STEM Academy Proud To Announce New Agriculture Program

steamby Kristie Burk

We are pleased to announce that the Downingtown STEM Academy will be adding another pathway to its program called “Foundations to Agriculture.”  As a result, STEM, or The Downingtown STEAM Academy as it will be called starting in 2016-17, will be dedicated to sustainable farming, organic food production, and environmental protection.

Students who select the agriculture pathway will be prepared for a variety of careers, including ranching, farming, agriculture science, horticulture management, and equine management.

“All of these jobs are extremely important to the economy in Chester County,” says Art Campbell, Headmaster. As part of the new curriculum, he adds, students will learn about natural resources, soils and pesticides, animal science and basic horticulture.

Downingtown High School East is creating new turf fields so that STEM can convert Kottmeyer Stadium into useable farm land, including space for free-range chickens, cows and goats. Students at STEAM and West will now go to East for athletic practices and games.

In addition, agriculture will be incorporated into many subject areas at STEM, including physical education. “We’re going to offer horseback riding lessons,” says Eric McComsey, Curriculum Leader for the DASD Health and Wellness Department.  “Even milking cows is tough physically.”

Susan Boardman, Internships & Partnership Leader at the STEM Academy, is working to secure partnerships with many local farms, including Maysie’s Farm Conservation Center, Wyebrook Farm, and Far Away Farms in Glenmoore.  She also hopes to offer many more internships to students, including one with the United States Department of Agriculture (USDA).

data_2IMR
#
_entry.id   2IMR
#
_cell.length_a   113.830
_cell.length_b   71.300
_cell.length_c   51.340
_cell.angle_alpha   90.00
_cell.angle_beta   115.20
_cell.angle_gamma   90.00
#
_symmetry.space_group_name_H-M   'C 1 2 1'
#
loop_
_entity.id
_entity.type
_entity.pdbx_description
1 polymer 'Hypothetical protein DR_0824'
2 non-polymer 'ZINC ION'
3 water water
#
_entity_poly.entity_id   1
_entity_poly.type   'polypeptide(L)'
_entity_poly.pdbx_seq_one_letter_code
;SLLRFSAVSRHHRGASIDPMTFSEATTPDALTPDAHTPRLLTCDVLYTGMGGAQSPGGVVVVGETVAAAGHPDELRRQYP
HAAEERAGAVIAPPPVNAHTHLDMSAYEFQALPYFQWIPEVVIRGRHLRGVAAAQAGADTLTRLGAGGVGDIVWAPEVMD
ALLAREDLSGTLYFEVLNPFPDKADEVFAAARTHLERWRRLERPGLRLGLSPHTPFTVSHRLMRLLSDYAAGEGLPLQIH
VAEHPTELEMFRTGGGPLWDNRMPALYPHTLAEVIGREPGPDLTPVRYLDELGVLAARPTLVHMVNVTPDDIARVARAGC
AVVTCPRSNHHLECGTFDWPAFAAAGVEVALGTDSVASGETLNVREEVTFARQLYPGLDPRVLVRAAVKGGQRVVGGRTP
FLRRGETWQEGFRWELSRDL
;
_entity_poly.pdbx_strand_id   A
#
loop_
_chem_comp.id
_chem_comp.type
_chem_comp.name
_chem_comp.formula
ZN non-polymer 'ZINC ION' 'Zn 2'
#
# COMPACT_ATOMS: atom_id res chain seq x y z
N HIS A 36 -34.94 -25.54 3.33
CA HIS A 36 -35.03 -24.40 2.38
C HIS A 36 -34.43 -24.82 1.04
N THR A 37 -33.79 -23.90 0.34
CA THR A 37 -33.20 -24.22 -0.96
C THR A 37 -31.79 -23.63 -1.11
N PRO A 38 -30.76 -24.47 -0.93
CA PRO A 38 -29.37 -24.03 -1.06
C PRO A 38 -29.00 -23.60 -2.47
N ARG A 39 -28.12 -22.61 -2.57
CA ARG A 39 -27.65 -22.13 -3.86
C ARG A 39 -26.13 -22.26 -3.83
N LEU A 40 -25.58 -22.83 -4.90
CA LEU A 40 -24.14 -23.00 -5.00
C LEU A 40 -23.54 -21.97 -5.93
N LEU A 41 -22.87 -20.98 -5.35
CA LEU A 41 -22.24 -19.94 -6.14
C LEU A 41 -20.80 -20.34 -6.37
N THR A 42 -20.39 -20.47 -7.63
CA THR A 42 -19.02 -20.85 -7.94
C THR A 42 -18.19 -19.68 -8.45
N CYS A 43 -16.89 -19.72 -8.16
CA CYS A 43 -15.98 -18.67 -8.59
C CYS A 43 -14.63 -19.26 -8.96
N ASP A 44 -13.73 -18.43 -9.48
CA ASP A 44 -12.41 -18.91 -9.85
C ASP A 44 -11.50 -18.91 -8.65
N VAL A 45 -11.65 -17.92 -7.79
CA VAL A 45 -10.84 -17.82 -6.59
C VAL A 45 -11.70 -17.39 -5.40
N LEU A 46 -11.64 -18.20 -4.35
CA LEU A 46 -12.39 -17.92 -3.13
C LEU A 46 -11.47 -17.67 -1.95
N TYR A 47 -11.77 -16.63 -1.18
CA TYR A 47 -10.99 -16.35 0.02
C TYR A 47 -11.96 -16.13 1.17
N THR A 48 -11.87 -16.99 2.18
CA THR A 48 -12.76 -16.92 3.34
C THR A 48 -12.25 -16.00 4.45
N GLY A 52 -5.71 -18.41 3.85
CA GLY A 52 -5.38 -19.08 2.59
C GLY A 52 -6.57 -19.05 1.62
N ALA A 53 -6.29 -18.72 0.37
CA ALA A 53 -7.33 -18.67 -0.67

Dr. Mussoline, Superintendent of the Downingtown Area School District, is thrilled to provide this unique opportunity to its secondary students. “We live in a world where food is the most important resource,” says Dr. Mussoline.  “Science, technology, engineering and math are all important – but at the end of the day, you want fresh eggs!”

And how to the STEM students feel about it?

“I really want to apply to Cornell,” says STEM Senior April Joekin.  “It is one of the top agricultural schools in the country and this program will really help my chances at getting in.”

What do you think about STE(A)M’s new mission? Let us know at!



  1. This “joke” is disheartening. Are you really proud of yourselves for teaching the youth that it is okay to mock agriculture, and to put themselves on pedestals above those who do work in agriculture? I understand you wanted to have a little fun, but try using sensitivity next time. Remember who is looking to you as an example of adulthood.


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